As for their impact on plastic pollution, oxo-degradable plastics are intended to reduce the buildup of plastic waste in the open environment by quickly fragmenting into smaller pieces. However, evidence suggests that in real world environments where exposure to sunlight, oxygen, and heat varies, oxo-degradable plastics often fail to fragment as quickly as intended, sometimes persisting for years as litter.((Mclauchlin, A., Thomas, N. (2012). Oxo-degradable plastics: Degradation, environmental impact and recycling. Proceedings of the Institution of Civil Engineers: Waste and Resource Management, 165(3), 133-140. https://doi.org/10.1680/warm.11.00014))((California Integrated Waste Management Board. (2007). Performance Evaluation of Environmentally Degradable Plastic Packaging and Disposable Food Service Ware – Final Report. https://www2.calrecycle.ca.gov/Publications/Download/863?opt=dln))((Eunomia. (2016). The Impact of the Use of “Oxo-degradable” Plastic on the Environment. European Commission DG Environment.))((Feuilloley, P., César, G., Benguigui, L., Grohens, Y., Pillin, I., Bewa, H., Lefaux, S., Jamal, M., (2005). Degradation of polyethylene designed for agricultural purposes. J. Polym. Environ, 13, 349–355. http://dx.doi.org/10.1007/s10924-005-5529-9))

When fragmentation does occur, the resulting small fragments and microplastics become difficult or impossible to collect, guaranteeing that the material will stay in the environment, where it can have potentially toxic effects on surrounding wildlife.((Schiavo, S., Oliviero, M., Chiavarini, S., & Manzo, S. (2020). Adverse effects of oxo-degradable plastic leachates in freshwater environment. Environmental Science and Pollution Research, 27(8), 8586-8595. https://doi.org/10.1007/s11356-019-07466-z)) Moreover, the accelerated fragmentation of oxo-degradable plastics means that microplastics are formed more quickly and build up in a shorter period of time compared to conventional plastics.((Eunomia. (2016). The Impact of the Use of “Oxo-degradable” Plastic on the Environment. European Commission DG Environment.)) A shift to oxo-degradable plastics, therefore, would result in more, not less, microplastic pollution.

Some studies suggest that this fragmentation can lead to at least partial biodegradation, that is, the breakdown of the material by microorganisms, under the right conditions.((Yashchuk, O., Portillo, F.S., Hermida, E.B. (2012). Degradation of Polyethylene Film Samples Containing Oxo-Degradable Additives. Procedia Materials Science, 1. 439-445. https://doi.org/10.1016/j.mspro.2012.06.059))((Eunomia. (2016). The Impact of the Use of “Oxo-degradable” Plastic on the Environment. European Commission DG Environment.)) However, there is no conclusive evidence that full biodegradation, i.e. final breakdown of such plastics into CO2 and H2O, occurs in the real world,((Eunomia. (2016). The Impact of the Use of “Oxo-degradable” Plastic on the Environment. European Commission DG Environment.))((UNEP. (2015). Biodegradable Plastics and Marine Litter. Misconceptions, concerns and impacts on marine environments. United Nations Environment Programme (UNEP).)) and numerous studies show that oxo-degradable plastics do not biodegrade even years after fragmenting.((Feuilloley, P., César, G., Benguigui, L., Grohens, Y., Pillin, I., Bewa, H., Lefaux, S., Jamal, M., (2005). Degradation of polyethylene designed for agricultural purposes. J. Polym. Environ, 13, 349–355. http://dx.doi.org/10.1007/s10924-005-5529-9))((Briassoulis, D., Babou, E., Hiskakis, M., Kyrikou, I. (2015). Analysis of long-term degradation behaviour of polyethylene mulching films with pro-oxidants under real cultivation and soil burial conditions. Environ. Sci. Pollut. Res., 22, 2584–2598. http://dx.doi.org/10.1007/s11356-014-3464-9))((Briassoulis, D., Babou, E., Hiskakis, M., Kyrikou, I. (2015). Degradation in soil behavior of artificially aged polyethylene films with pro-oxidants. J. Appl. Polym. Sci. 132. http://dx.doi.org/10.1002/app.42289))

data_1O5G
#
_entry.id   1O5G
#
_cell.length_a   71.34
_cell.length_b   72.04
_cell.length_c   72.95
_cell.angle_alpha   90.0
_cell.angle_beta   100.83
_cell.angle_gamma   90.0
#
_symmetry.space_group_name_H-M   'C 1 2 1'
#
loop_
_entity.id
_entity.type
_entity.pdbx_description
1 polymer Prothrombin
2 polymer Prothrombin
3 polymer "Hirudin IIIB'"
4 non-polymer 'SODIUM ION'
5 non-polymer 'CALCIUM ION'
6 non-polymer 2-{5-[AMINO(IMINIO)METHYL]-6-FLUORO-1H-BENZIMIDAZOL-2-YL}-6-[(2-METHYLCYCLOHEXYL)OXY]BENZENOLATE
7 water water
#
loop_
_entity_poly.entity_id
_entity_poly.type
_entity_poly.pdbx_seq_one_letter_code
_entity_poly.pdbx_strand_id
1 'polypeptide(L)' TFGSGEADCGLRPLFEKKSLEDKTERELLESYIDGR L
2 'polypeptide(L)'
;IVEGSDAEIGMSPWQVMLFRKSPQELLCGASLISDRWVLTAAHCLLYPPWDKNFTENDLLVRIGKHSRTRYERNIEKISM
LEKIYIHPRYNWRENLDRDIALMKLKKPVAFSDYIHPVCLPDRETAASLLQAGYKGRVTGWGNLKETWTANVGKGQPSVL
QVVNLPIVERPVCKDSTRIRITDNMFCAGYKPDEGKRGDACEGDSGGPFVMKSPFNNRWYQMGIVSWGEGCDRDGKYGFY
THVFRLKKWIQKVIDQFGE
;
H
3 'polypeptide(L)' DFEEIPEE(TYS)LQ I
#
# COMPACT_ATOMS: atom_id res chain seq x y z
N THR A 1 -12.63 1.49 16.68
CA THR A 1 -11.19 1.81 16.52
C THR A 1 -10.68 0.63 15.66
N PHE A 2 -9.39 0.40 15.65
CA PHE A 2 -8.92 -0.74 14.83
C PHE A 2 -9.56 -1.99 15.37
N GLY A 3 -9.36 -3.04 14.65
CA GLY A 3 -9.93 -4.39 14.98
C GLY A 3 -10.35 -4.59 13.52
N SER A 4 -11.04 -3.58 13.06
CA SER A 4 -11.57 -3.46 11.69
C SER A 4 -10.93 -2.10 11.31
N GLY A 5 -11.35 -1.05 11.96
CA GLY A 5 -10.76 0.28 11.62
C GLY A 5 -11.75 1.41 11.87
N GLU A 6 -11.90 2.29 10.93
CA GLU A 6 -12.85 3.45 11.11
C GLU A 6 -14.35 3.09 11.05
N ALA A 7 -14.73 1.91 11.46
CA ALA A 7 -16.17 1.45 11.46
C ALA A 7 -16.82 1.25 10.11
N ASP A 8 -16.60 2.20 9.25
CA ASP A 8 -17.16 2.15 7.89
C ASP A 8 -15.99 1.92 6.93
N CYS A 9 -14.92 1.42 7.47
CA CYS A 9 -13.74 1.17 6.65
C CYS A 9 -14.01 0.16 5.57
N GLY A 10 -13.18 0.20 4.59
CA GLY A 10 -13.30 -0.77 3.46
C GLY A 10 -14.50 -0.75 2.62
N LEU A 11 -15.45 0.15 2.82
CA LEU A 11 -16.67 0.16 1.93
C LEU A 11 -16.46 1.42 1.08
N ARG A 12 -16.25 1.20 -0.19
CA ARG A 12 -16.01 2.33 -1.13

In this way, use of oxo-degradable plastics would not reduce plastic pollution, and could even make the plastics crisis worse.